My client was bragging about his young project manager's fantastic ability to remember dates and details. "When Tom comes out of a meeting or talks to a client on the phone, every important situation is locked in his brain and you can be sure he'll take care of it. I never met anyone in my entire life with a memory that good.
"He also remembers cost codes, telephone numbers and even the batting averages of every New York Yankee baseball player in the last 20 years. Tom has only been with us for eight months, but he sure has made a good impression. We know we've got a real winner!"
He saw the disapproval on my face and asked, "Don't you agree?"
"Memory is a wonderful thing," I answered. "But it has no place in the business world. Tom would probably be a real winner if he competed on one of those how-to-be-a-millionaire shows on TV, but just imagine how his memory would stand up in arbitration or a court case involving millions of your company's dollars. Those real winners have all their facts documented on paper."
The Zero Memory SystemOur company's orientation and induction for foremen and management personnel explains very clearly that we trust absolutely nothing to memory. We call it "Zero Memory." We require that every detail and commitment be documented on paper or a computer disk. Actually, what we demand of our staff does require memory - enough memory to remember to write the information down and then to remember where it is when you need it.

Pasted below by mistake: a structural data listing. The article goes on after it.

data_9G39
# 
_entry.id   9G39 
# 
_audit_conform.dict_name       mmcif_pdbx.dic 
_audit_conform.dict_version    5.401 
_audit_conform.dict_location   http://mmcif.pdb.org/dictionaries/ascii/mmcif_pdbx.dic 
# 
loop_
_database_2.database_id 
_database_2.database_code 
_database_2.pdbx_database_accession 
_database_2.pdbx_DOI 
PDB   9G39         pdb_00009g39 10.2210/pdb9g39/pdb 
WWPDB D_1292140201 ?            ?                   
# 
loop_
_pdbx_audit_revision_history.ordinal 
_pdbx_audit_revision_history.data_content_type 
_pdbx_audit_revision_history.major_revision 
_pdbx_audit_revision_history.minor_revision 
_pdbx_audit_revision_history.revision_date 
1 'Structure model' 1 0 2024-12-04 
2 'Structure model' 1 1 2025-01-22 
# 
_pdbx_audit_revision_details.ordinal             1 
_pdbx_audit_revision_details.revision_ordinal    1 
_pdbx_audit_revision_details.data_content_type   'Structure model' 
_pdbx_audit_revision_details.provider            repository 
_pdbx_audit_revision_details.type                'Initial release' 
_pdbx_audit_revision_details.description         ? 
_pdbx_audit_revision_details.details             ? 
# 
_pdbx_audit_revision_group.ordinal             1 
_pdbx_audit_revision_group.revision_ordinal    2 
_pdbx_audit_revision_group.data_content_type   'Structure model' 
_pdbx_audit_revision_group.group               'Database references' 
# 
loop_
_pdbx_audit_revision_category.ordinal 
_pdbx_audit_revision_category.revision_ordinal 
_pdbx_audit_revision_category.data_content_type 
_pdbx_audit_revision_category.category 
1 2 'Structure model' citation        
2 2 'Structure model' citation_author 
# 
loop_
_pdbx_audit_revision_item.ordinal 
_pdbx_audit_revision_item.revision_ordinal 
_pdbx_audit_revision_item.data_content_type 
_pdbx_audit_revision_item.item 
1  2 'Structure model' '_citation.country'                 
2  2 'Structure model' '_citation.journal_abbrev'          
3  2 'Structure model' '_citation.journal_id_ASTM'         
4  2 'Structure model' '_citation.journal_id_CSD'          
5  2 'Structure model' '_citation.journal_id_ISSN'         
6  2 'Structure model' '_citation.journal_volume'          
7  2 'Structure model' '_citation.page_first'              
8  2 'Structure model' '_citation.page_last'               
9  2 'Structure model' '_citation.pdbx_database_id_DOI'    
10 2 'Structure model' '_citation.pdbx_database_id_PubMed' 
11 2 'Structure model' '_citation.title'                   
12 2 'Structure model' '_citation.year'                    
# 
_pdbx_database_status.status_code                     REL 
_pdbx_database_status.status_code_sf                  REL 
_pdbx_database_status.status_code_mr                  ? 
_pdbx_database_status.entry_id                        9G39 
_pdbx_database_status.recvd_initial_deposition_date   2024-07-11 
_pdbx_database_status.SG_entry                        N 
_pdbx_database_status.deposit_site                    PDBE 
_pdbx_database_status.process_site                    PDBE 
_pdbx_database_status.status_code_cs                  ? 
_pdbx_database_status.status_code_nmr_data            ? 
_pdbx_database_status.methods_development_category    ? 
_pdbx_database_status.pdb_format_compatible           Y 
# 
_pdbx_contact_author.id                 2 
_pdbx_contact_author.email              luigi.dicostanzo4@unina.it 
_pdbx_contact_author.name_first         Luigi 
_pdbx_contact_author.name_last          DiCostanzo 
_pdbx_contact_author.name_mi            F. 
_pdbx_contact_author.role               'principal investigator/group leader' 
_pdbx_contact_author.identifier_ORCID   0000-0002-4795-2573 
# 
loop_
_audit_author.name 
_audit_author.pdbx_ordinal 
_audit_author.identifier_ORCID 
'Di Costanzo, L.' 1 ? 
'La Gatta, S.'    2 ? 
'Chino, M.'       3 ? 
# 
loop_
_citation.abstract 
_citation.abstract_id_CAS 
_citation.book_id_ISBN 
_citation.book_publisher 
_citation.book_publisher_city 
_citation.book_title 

My client asked Tom to join us in his office, and we explained the critical importance of not trusting his fantastic memory. Tom was very appreciative, and he admitted that several times his memory had gotten him into trouble in his previous jobs. He had always assumed that thorough documentation was wasting too much of his valuable time.
As we began discussing specific items, Tom asked to be excused. He went to his office and came right back with his laptop computer. "I know how to take notes," he said. "I just forget to do it. How's that for a fantastic memory?"
Because I come from the "old school" where a man is only as good as his word, we started with the subject of "fulfilling your promises and commitments." When you tell someone that you will do something, do it!
Proper DocumentationIf you forget to write down a promise, you might also forget that you made it. If the promise is for an employee put a note in his or her performance file with two dates. The first is when you made your promise; the second is when you will fulfill it. If circumstances change and you cannot meet your commitment, go back to that individual and explain why the promise was not kept. This will at least show him that you honor your word. There is always a chance that your memory will fade, but the written note will stay in that file until you take care of what you promised.